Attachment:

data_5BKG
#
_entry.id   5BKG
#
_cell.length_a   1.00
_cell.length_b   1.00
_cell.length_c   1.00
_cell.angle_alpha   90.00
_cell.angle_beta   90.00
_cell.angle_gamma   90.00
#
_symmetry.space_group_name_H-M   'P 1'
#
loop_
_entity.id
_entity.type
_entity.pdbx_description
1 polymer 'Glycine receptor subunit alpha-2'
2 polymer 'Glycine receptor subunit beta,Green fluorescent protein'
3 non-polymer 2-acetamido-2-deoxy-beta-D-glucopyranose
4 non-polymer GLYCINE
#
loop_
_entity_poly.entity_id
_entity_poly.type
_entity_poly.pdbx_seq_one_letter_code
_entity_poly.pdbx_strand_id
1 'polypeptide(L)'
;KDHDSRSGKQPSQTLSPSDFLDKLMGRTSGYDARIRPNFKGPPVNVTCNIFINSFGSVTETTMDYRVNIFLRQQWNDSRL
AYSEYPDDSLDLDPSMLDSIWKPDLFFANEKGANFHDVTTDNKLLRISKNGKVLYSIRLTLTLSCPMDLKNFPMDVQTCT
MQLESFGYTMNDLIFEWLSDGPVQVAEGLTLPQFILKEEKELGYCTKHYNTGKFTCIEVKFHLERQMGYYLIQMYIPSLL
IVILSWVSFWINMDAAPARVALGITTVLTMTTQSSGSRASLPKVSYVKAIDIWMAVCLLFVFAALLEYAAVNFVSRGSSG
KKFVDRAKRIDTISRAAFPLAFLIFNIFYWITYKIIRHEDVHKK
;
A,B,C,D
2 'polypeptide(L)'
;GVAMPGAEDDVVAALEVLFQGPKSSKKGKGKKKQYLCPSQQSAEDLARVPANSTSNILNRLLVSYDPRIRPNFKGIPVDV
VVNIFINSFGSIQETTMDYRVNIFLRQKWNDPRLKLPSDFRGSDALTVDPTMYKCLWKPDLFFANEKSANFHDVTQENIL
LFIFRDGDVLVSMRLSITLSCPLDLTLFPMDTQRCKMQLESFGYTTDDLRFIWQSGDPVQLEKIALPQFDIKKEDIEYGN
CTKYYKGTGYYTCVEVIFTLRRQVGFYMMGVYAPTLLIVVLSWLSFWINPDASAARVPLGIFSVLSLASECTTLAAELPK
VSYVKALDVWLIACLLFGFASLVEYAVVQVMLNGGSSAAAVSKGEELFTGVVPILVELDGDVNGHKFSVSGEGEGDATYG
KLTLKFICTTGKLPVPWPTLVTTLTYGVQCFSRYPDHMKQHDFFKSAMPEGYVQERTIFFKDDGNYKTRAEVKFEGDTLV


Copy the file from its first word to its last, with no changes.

data_5BKG
#
_entry.id   5BKG
#
_cell.length_a   1.00
_cell.length_b   1.00
_cell.length_c   1.00
_cell.angle_alpha   90.00
_cell.angle_beta   90.00
_cell.angle_gamma   90.00
#
_symmetry.space_group_name_H-M   'P 1'
#
loop_
_entity.id
_entity.type
_entity.pdbx_description
1 polymer 'Glycine receptor subunit alpha-2'
2 polymer 'Glycine receptor subunit beta,Green fluorescent protein'
3 non-polymer 2-acetamido-2-deoxy-beta-D-glucopyranose
4 non-polymer GLYCINE
#
loop_
_entity_poly.entity_id
_entity_poly.type
_entity_poly.pdbx_seq_one_letter_code
_entity_poly.pdbx_strand_id
1 'polypeptide(L)'
;KDHDSRSGKQPSQTLSPSDFLDKLMGRTSGYDARIRPNFKGPPVNVTCNIFINSFGSVTETTMDYRVNIFLRQQWNDSRL
AYSEYPDDSLDLDPSMLDSIWKPDLFFANEKGANFHDVTTDNKLLRISKNGKVLYSIRLTLTLSCPMDLKNFPMDVQTCT
MQLESFGYTMNDLIFEWLSDGPVQVAEGLTLPQFILKEEKELGYCTKHYNTGKFTCIEVKFHLERQMGYYLIQMYIPSLL
IVILSWVSFWINMDAAPARVALGITTVLTMTTQSSGSRASLPKVSYVKAIDIWMAVCLLFVFAALLEYAAVNFVSRGSSG
KKFVDRAKRIDTISRAAFPLAFLIFNIFYWITYKIIRHEDVHKK
;
A,B,C,D
2 'polypeptide(L)'
;GVAMPGAEDDVVAALEVLFQGPKSSKKGKGKKKQYLCPSQQSAEDLARVPANSTSNILNRLLVSYDPRIRPNFKGIPVDV
VVNIFINSFGSIQETTMDYRVNIFLRQKWNDPRLKLPSDFRGSDALTVDPTMYKCLWKPDLFFANEKSANFHDVTQENIL
LFIFRDGDVLVSMRLSITLSCPLDLTLFPMDTQRCKMQLESFGYTTDDLRFIWQSGDPVQLEKIALPQFDIKKEDIEYGN
CTKYYKGTGYYTCVEVIFTLRRQVGFYMMGVYAPTLLIVVLSWLSFWINPDASAARVPLGIFSVLSLASECTTLAAELPK
VSYVKALDVWLIACLLFGFASLVEYAVVQVMLNGGSSAAAVSKGEELFTGVVPILVELDGDVNGHKFSVSGEGEGDATYG
KLTLKFICTTGKLPVPWPTLVTTLTYGVQCFSRYPDHMKQHDFFKSAMPEGYVQERTIFFKDDGNYKTRAEVKFEGDTLV